Successfully tapping into his inner teen

SPOTLIGHT

Spotlong on justin long

The Buzz

August 18, 2006|By THE DETROIT NEWS

No one seems to want Justin Long to act his age.

Take his new movie, Accepted, a modern-day Animal House spin-off. In it he plays a recent high school grad. In another coming film, he plays a high school senior running star.

The problem? Justin Long turned 28 in June.

"I don't want to be the guy with a receding hairline, dyeing his hair and talking about dating the cheerleader," Long says.

"In Accepted, the girl playing my girlfriend [Blake Lively], she had just turned 18. She was 17 when we started. ... It's creepy because I feel like I'm old, and I'm making out with these girls," he admits.

"So it's starting to get weird. I've lost parts to kids who are getting dropped off by their parents."

Not that looking boyish hasn't worked wonders for Long's career. He first broke into film alongside Tim Allen and Sigourney Weaver in 1999's Galaxy Quest. But he was still in college at Vassar at that point and determined to finish before going Hollywood full time.

After graduation, he starred in the cult horror hit Jeepers Creepers in 2001, and then played Britney Spears' boyfriend in 2002's Crossroads. But his big breaks came completely by accident.

Break No. 1 happened when he had to do two TV auditions in one day. He really wanted to land the first part (he didn't), so he wasn't paying much attention to the second. As a result, when he auditioned he couldn't remember his lines and ended up acting like a stammering, nervous kid.

Turned out they wanted a stammering, nervous kid, and he got the role of Warren on NBC's Ed. And then he was so good at stammering and acting like a nervous kid that the screenwriter for 2004's Dodgeball: A True Underdog Story, starring Vince Vaughn and Ben Stiller, gave him his second big break by writing a part for him in the film even though they'd never met.

"The writer [Rawson Marshall Thurber] was the only one fighting for me. Both the producers didn't want me; they thought I was too old for it ... and I was. I was 25 at the time, and it was written for a 15-year-old," Long says.

But he still wanted the part badly. "I was like, you've got to be joking. I couldn't even get arrested at that point. I was on Ed, but I couldn't get movies, so I was really flattered," Long remembers.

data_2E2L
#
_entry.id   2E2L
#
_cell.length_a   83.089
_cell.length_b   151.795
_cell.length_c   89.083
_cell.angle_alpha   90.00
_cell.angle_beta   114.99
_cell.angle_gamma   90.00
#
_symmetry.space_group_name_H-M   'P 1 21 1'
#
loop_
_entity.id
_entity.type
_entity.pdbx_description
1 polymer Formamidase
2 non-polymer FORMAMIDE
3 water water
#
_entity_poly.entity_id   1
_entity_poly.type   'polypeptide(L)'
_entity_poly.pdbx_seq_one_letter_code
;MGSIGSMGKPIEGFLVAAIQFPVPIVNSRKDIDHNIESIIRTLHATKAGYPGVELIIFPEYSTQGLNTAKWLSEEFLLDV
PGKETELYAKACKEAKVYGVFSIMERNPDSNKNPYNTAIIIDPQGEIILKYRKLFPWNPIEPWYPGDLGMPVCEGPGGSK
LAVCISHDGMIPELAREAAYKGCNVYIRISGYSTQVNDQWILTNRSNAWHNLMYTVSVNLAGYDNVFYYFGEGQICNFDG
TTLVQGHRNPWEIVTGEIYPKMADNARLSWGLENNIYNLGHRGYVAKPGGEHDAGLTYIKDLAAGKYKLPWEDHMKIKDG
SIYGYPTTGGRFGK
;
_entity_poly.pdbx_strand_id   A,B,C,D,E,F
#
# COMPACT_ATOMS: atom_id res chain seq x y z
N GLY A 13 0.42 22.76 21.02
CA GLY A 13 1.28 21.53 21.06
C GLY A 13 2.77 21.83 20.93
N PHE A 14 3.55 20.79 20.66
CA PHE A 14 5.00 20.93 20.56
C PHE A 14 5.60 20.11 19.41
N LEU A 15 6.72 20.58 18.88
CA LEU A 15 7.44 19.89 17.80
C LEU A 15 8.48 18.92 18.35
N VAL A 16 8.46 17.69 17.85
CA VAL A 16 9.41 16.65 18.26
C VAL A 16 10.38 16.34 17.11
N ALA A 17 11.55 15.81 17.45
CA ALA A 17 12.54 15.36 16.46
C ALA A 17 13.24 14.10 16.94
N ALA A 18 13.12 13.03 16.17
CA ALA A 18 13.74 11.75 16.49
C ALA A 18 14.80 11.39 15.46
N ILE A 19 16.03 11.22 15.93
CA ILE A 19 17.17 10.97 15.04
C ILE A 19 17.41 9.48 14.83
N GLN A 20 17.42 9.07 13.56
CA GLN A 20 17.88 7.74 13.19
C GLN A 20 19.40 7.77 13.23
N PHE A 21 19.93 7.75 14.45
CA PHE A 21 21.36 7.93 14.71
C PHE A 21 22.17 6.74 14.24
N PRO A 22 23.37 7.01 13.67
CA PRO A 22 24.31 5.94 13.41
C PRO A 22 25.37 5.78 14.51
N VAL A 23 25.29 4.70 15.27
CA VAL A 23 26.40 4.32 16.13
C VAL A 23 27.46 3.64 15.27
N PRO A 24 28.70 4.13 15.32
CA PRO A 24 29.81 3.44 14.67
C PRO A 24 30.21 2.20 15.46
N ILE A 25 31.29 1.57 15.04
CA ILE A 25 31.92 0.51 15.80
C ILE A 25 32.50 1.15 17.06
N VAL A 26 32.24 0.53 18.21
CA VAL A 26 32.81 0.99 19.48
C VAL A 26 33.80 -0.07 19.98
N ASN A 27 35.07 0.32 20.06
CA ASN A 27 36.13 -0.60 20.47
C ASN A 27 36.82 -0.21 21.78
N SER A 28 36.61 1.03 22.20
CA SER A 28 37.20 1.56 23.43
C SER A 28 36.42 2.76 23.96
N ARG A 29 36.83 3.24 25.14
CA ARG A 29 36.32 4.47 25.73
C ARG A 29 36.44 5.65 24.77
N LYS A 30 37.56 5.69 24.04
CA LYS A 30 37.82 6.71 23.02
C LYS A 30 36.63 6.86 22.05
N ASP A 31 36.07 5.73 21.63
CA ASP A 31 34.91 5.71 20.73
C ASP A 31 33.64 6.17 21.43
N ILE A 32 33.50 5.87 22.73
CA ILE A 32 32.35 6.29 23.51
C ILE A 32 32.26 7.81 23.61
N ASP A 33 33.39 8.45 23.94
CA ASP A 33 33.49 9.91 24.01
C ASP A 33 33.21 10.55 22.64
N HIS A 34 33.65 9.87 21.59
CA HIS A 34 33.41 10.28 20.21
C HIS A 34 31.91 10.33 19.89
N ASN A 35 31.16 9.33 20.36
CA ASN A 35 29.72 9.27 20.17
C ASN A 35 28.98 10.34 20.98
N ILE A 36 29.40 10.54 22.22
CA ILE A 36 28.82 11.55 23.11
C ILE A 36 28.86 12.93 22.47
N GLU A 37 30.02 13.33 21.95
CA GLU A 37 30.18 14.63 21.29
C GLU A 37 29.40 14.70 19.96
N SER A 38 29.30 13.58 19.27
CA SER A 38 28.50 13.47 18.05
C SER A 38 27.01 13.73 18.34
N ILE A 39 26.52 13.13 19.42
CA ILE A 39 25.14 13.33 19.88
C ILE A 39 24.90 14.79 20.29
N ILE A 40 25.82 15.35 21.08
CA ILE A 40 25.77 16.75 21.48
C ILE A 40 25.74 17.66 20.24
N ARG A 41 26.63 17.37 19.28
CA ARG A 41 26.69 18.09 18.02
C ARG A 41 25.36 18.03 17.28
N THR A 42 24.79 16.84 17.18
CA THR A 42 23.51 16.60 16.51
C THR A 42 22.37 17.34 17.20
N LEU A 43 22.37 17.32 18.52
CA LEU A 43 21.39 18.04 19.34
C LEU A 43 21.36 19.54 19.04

A look at the script soon changed that.

"The character description was Justin Redman: 15, gawky, pale, scrawny, painfully shy ... and I was, like, unflattered," Long says with a laugh. "But you take the good with the bad."

Nothing but good has followed Dodgeball. Long became buddies with star Vaughn and surfaced as a scene stealer in Vaughn's The Break-Up in June. In between, he starred in Waiting, alongside Ryan Reynolds, and last summer's Herbie Fully Loaded, with Lindsay Lohan.

Accepted marks his debut as the featured star of a wide release, and with no fewer than six more films set to come out in the next two years, including his co-starring role alongside Bruce Willis in the sure blockbuster Live Free or Die Hard, Long is becoming a constant pop culture presence. (Long may be most familiar to Americans as the laid-back dude personifying a Mac from a series of recent Apple computer commercials.)

Despite all his momentum, Long still isn't sure he has what it takes to last in Hollywood. Not in terms of talent, but in terms of raw ambition.

"There's a luck element, and there's an element where you have to kind of be somewhat aggressive and create your own opportunities. I think you need to have that. Vince Vaughn is one of those driven people, and I wonder sometimes if I'll ever get to that level because I don't know that I possess that drive," Long says.

Then again, his lack of aggression may very well be the key to his success so far.

"The jobs that I've gotten I feel like are either jobs that I didn't either really want or I had no shot at getting," Long says. "And for whatever reason psychologically I told myself that it didn't mean that much to me to get the job, so I just kind of relaxed." In the literal Long run, he figures, it may be best not to overanalyze his own success.

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